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How Utah quietly made plans to ship coal through California

The troubled U.S. coal industry has said for years that its future is in Asia. The question has been how to get there.

New coal export facilities proposed for the West Coast have met stiff and sometimes fatal resistance. City councils have passed defiant resolutions saying coal terminals would increase local pollution and global greenhouse gas emissions. Environmental groups have filed lawsuits. Native American tribes have invoked historical treaty rights.

So when state and county officials in southern Utah came up with an unusual plan to invest $53 million in public money to help build an export terminal in San Francisco Bay, they decided to tell as few people as possible what commodity they planned to export.

“The script,” according to Jeffrey Holt, the chairman of the Utah Transportation Commission and a central figure in arranging the $53-million loan, writing in an email last spring, “was to downplay coal.”

Now, more than six months after Holt sent his email, the state loan has yet to be finalized and the proposed terminal — which is being developed on city property in Oakland with the help of a longtime friend and investment partner of California Gov. Jerry Brown — faces sharp new questions. Instead of stealthily helping shepherd the project, Holt appears to have inadvertently stoked opposition to it after his email was released as part of a public records request.

“All he did was make people aware,” said Margaret Gordon, a longtime environmental activist in Oakland and a former port commissioner. “That means the community organizing is happening on both ends — in Utah and in Oakland.”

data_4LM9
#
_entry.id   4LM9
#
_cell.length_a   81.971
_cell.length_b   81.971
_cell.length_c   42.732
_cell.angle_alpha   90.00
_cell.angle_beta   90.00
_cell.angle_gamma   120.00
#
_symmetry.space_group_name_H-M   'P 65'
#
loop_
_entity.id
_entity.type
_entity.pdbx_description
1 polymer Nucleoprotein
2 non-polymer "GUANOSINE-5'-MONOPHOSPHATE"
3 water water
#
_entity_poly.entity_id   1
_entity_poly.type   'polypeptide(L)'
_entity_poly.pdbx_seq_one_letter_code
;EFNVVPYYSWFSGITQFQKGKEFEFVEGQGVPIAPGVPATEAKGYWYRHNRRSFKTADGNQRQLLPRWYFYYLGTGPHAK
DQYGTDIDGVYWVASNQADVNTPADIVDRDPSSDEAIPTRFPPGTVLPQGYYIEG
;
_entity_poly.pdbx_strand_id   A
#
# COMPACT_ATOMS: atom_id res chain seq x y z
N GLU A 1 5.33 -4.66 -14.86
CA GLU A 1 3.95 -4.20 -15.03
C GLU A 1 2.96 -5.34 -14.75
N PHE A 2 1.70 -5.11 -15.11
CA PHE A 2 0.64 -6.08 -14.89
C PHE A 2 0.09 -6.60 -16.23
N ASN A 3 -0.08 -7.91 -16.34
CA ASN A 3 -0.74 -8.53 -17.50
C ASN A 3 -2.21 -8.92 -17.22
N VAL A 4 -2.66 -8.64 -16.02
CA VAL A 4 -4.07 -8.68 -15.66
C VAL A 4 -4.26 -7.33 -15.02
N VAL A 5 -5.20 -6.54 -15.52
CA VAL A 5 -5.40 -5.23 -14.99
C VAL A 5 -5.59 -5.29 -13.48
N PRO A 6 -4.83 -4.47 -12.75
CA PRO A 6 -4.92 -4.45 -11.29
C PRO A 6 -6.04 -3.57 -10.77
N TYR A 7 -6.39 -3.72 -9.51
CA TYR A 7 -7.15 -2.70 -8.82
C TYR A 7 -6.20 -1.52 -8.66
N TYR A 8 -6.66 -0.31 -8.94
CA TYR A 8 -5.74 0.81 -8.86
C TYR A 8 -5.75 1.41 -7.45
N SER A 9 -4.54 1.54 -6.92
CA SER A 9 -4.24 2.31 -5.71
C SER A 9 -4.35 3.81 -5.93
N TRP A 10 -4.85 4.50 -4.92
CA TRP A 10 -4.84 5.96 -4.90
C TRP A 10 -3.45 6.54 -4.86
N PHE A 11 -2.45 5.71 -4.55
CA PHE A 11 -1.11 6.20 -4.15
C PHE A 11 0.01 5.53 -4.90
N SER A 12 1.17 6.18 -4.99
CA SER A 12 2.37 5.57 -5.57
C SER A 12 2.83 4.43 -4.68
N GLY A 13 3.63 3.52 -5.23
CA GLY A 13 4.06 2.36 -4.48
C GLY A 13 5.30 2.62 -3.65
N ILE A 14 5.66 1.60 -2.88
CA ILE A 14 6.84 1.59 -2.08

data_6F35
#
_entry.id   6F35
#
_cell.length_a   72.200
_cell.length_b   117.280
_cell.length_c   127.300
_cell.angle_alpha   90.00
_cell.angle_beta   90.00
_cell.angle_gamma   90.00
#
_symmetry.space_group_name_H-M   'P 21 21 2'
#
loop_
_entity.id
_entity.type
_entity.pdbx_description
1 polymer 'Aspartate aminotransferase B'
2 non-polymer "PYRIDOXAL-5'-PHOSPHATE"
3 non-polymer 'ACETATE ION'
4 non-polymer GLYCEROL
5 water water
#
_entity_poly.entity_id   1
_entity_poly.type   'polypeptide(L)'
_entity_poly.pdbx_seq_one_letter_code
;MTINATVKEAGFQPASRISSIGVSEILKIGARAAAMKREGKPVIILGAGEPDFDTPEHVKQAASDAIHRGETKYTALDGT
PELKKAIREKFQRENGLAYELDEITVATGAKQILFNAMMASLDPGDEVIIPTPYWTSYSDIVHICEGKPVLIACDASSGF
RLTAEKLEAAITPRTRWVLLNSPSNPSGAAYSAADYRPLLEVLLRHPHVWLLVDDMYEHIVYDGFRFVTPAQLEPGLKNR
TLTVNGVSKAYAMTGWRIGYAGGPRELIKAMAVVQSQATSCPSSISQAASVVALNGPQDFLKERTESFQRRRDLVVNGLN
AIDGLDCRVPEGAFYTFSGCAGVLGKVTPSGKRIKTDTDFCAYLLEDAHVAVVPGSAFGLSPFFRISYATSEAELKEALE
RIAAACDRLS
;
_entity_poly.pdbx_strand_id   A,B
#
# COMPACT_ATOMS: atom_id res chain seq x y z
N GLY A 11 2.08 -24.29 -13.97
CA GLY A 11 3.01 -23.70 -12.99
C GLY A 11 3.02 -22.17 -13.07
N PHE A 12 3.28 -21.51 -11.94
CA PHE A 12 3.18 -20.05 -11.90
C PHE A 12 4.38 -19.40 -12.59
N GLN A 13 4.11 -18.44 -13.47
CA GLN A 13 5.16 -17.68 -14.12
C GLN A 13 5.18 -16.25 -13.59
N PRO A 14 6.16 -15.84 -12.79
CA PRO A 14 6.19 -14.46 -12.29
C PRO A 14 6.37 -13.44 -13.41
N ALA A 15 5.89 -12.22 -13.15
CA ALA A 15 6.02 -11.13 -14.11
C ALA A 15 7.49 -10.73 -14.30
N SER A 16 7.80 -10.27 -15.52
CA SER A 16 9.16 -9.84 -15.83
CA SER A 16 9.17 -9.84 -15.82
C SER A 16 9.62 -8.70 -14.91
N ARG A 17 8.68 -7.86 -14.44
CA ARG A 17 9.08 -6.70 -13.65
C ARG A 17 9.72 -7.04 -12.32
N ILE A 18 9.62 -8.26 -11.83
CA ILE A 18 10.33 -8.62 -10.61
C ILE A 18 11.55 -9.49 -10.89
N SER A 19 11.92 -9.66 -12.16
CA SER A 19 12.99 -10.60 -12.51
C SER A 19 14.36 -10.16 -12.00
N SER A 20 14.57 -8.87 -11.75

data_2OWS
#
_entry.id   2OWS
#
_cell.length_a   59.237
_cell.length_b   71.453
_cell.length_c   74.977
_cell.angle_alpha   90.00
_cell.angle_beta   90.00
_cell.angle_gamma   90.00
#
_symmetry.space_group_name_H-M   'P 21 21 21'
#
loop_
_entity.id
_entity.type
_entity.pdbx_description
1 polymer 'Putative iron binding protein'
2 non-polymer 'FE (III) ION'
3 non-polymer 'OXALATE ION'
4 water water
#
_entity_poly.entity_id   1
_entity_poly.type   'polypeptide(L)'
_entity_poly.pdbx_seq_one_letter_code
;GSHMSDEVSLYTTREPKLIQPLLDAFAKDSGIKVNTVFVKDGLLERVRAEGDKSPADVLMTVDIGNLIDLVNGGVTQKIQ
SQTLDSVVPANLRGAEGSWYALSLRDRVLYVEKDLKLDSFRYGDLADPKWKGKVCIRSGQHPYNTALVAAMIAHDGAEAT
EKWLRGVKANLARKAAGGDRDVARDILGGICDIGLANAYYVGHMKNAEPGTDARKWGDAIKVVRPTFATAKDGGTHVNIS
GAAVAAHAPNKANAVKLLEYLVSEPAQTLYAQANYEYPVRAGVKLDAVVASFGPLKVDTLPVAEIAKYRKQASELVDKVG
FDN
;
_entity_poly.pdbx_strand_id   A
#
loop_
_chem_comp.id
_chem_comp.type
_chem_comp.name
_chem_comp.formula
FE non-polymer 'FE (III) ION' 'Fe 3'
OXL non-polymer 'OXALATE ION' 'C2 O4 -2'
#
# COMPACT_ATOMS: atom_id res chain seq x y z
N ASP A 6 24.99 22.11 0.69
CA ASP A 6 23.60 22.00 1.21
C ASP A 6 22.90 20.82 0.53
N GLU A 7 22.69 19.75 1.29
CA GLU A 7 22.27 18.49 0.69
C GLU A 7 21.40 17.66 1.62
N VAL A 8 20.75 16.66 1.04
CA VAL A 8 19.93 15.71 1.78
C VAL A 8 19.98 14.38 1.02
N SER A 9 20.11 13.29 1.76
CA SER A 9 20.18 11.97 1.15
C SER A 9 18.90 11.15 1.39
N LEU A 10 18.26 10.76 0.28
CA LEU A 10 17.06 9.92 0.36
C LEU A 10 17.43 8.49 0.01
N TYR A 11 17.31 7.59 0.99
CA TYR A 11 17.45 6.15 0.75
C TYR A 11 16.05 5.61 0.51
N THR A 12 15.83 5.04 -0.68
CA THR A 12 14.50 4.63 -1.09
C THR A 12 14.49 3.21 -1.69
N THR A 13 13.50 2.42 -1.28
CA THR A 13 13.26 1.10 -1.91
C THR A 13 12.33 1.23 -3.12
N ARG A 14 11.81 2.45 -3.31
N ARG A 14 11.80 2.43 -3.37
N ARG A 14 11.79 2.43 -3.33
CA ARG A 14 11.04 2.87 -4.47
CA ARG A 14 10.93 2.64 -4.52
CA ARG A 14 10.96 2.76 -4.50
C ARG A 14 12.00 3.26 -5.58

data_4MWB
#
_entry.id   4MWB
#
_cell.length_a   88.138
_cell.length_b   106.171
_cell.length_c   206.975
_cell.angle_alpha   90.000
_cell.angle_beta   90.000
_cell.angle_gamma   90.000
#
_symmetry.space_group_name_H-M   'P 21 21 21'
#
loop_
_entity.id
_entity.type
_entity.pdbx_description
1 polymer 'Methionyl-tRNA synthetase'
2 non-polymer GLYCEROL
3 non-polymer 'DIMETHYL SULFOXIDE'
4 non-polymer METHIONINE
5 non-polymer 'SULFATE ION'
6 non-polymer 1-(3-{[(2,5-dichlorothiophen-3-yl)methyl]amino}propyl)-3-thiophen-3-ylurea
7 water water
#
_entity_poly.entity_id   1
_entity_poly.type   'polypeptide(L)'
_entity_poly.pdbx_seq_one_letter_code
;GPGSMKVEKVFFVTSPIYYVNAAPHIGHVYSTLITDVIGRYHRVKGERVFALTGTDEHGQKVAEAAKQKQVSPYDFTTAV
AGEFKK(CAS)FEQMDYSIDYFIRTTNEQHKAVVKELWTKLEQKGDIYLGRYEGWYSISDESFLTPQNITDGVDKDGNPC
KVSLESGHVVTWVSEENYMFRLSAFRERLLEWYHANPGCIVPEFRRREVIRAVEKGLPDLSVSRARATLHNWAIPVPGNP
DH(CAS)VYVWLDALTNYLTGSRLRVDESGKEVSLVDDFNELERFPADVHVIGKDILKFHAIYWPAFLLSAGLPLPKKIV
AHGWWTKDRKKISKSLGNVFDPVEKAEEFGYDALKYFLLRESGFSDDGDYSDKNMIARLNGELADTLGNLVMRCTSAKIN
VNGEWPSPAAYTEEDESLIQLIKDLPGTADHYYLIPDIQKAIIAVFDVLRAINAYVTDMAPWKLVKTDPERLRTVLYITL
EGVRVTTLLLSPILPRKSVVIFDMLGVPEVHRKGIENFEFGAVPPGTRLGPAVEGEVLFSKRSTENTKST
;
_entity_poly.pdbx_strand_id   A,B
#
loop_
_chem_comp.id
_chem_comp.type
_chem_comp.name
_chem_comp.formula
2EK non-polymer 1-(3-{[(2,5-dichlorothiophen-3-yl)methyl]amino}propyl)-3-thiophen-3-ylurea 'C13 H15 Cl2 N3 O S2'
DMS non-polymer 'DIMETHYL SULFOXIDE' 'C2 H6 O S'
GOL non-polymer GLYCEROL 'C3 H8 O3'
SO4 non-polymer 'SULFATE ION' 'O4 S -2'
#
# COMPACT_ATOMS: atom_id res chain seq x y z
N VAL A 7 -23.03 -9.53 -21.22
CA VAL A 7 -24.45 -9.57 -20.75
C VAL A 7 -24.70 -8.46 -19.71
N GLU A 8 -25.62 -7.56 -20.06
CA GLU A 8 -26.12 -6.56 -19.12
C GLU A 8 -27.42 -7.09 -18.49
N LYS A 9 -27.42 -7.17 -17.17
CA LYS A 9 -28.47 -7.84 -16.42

And that has meant new scrutiny for what opponents say would be the largest coal export facility in California — a project that could create conflicts with California's ambitious climate goals even as Brown has just returned from France, where he participated in the United Nations summit to address climate change.

The debate over the terminal proposal provides an unusual window into the politics of energy development in states such as Utah, whose political leaders are often as committed to resource extraction as those in the private sector; and California, where a governor staking his legacy on climate change faces an industry proposal — backed by a longtime associate — that could add significantly to greenhouse gas emissions.

The push for the proposed terminal in Oakland has been led by Phillip Tagami, a prominent developer and himself a former Oakland port commissioner. He was appointed to that role by Brown, then the mayor of Oakland.

Tagami has donated generously to Brown's campaigns over the years, and Brown has substantial financial stakes in real estate projects led by Tagami, according to a report last year by the Bay Area News Group. Brown spokesman Gareth Lacy has said the governor “does not have a financial interest” in the proposed export terminal.

Tagami's lawyer said the Oakland developer has no business relationship with Holt, a former executive of Goldman Sachs in the Bay Area who invests in large port and infrastructure projects. A top executive in Tagami's company traveled to Utah in April to meet with Holt and officials who agreed to make the loan, according to public records.

A key point of controversy from the beginning has been whether the terminal was intended to process coal bound for Asia.

Proponents have said the facility could end up exporting alfalfa, potash and other less controversial commodities.

But the likelihood that coal could be part of the plan became clear this year, when four coal-producing counties in Utah moved to invest $53 million in the terminal.